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The AAPG/Datapages Combined Publications Database

Tulsa Geological Society


Tulsa Geological Society Digest
Vol. 36 (1968), Pages 94-94

Muddy Sandstone Development in the Recluse Field, Campbell County, Wyoming: Abstract

John Woncik1


The Powder River Basin of Wyoming is the scene of intensive exploration drilling in search of oil production from the Muddy Sandstone (Newcastle Sandstone of Lower Cretaceous Age).

In June of 1967, the Recluse Field was opened by the drilling of the Apache Corporation No. 1 U.S. Fagerness, in the NW NW of Section 15-56N-74W, Campbell County, Wyoming. The Muddy Sandstone was encountered at a depth of 7,586 feet and a drill stem test from 7,550-7,641 feet recovered oil flowing at the rate of 20 BOPH. In a period of 16 months, over 80 producing wells have been drilled on 80-acre spacing. A reserve of 30 million barrels of primary oil has been established.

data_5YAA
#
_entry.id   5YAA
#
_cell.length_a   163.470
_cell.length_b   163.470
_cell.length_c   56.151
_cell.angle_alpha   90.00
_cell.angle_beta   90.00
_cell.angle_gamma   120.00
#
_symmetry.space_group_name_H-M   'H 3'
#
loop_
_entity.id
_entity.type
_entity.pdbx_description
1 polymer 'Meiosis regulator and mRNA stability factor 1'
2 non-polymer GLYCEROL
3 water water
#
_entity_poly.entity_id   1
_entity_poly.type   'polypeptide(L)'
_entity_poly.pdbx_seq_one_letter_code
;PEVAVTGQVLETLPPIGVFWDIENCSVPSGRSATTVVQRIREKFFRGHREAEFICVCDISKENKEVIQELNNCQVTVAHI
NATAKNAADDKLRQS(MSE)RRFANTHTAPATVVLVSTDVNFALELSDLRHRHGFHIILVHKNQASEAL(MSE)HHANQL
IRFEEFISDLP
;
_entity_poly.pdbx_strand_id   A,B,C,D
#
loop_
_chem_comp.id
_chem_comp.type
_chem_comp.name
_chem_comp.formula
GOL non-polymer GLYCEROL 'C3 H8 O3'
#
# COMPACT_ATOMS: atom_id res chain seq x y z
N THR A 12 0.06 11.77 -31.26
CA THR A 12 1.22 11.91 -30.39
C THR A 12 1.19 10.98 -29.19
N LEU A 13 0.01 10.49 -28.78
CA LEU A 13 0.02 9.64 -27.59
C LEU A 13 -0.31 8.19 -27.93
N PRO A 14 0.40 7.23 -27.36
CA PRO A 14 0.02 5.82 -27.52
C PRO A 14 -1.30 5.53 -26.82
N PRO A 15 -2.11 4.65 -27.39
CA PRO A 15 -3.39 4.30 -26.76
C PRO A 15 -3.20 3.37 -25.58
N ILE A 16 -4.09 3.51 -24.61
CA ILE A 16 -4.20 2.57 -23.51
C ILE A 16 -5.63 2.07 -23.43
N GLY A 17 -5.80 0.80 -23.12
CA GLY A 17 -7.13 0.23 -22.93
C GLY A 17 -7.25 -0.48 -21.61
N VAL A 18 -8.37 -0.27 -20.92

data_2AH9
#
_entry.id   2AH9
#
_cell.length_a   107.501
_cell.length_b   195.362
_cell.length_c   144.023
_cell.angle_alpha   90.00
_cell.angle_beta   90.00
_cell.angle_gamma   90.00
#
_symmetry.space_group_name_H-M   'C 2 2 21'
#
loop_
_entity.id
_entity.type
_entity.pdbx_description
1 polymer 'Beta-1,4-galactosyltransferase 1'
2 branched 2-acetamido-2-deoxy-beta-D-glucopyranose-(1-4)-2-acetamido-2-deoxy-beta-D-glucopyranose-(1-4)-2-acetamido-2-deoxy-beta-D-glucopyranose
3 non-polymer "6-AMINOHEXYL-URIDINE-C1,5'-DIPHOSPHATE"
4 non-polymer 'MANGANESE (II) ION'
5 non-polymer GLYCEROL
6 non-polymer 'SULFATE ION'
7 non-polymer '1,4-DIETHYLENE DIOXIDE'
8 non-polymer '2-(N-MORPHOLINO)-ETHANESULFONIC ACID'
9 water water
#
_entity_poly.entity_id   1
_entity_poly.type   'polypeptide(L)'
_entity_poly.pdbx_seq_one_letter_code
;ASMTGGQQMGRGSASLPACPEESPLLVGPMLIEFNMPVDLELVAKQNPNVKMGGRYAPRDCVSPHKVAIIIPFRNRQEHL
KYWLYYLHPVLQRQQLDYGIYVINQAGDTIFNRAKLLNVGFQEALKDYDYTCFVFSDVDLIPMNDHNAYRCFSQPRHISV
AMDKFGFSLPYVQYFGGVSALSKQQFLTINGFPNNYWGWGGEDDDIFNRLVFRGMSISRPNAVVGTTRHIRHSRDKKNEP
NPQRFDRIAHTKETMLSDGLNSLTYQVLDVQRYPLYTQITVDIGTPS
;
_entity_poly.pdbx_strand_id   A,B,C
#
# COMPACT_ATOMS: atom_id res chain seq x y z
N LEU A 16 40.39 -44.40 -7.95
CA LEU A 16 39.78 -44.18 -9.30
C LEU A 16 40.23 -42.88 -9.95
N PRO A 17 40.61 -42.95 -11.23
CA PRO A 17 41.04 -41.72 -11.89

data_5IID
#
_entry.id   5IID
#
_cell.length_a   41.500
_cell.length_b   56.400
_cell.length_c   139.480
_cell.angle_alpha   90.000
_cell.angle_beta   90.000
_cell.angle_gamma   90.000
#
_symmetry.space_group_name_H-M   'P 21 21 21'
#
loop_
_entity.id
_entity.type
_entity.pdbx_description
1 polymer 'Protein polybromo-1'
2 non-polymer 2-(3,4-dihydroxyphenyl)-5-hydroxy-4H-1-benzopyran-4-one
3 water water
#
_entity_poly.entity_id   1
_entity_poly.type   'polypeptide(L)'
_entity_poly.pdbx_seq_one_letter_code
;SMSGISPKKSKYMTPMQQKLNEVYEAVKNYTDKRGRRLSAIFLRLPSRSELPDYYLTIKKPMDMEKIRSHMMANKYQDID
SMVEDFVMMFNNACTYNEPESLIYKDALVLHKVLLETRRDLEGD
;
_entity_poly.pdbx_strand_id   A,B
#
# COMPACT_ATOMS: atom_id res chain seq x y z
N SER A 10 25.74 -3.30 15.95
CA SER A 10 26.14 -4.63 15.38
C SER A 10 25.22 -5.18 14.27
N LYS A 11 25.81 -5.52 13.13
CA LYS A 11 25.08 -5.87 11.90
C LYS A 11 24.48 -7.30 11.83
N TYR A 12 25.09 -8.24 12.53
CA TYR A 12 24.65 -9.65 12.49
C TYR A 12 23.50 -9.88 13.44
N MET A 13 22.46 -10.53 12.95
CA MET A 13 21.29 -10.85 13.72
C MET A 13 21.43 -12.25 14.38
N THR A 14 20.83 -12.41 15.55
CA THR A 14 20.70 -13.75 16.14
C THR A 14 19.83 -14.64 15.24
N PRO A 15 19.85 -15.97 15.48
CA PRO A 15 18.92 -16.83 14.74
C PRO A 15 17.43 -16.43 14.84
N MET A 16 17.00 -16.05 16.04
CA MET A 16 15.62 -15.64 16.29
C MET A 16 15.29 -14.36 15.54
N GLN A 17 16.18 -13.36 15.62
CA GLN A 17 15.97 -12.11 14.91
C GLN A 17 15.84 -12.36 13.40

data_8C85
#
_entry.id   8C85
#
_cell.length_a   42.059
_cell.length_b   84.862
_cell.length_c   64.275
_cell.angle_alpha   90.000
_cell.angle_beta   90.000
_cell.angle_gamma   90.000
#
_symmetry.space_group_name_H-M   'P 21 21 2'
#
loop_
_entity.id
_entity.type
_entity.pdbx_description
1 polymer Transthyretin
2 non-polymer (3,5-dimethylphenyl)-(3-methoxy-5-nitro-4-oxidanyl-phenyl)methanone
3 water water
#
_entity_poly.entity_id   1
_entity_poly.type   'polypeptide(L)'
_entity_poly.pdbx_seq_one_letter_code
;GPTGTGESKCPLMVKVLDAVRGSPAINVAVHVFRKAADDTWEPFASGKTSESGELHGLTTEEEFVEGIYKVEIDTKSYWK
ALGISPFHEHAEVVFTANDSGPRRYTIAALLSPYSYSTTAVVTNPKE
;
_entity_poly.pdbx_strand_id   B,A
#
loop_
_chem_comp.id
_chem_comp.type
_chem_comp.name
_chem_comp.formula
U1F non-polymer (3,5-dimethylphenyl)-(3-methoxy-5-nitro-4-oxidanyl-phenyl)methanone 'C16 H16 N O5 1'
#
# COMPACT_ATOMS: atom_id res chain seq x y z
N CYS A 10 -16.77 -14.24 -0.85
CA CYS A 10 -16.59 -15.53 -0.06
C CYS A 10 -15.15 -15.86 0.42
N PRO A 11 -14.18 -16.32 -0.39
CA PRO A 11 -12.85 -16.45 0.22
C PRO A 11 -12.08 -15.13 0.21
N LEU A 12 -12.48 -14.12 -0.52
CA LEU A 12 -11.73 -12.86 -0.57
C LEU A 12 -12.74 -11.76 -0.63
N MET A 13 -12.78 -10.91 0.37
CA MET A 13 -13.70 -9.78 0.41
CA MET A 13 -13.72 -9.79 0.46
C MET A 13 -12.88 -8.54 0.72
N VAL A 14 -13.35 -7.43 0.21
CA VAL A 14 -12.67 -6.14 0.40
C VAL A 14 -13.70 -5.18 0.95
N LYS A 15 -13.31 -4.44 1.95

Subsurface studies show an elongate sand body running over eight miles in a northwest-southeast direction. The average width is one and one-half miles. Oil accumulation is due to stratigraphic entrapment. The deposition of the Muddy Sandstone appears to be a barrier-island-type deposit. The sandstone attains a thickness of forty feet. Thinning takes place at its base in a southwest direction and thins at its top in a northeast direction. This same geometry is present in the Galveston barrier island.

Studies of modern depositional environments such as the coast of the Gulf of Mexico can be of benefit in reconstructing ancient depositional environments of the Lower Cretaceous of the Powder River Basin of Wyoming. The length, width, direction, orientation and geometry of known modern barrier island deposits can be helpful in exploration and development of the Lower Cretaceous buried sand bodies.


Acknowledgments and Associated Footnotes

1 Senior Geologist, Apache Corporation, 823 South Detroit, Tulsa Oklahoma 74120

Copyright © 2006 by the Tulsa Geological Society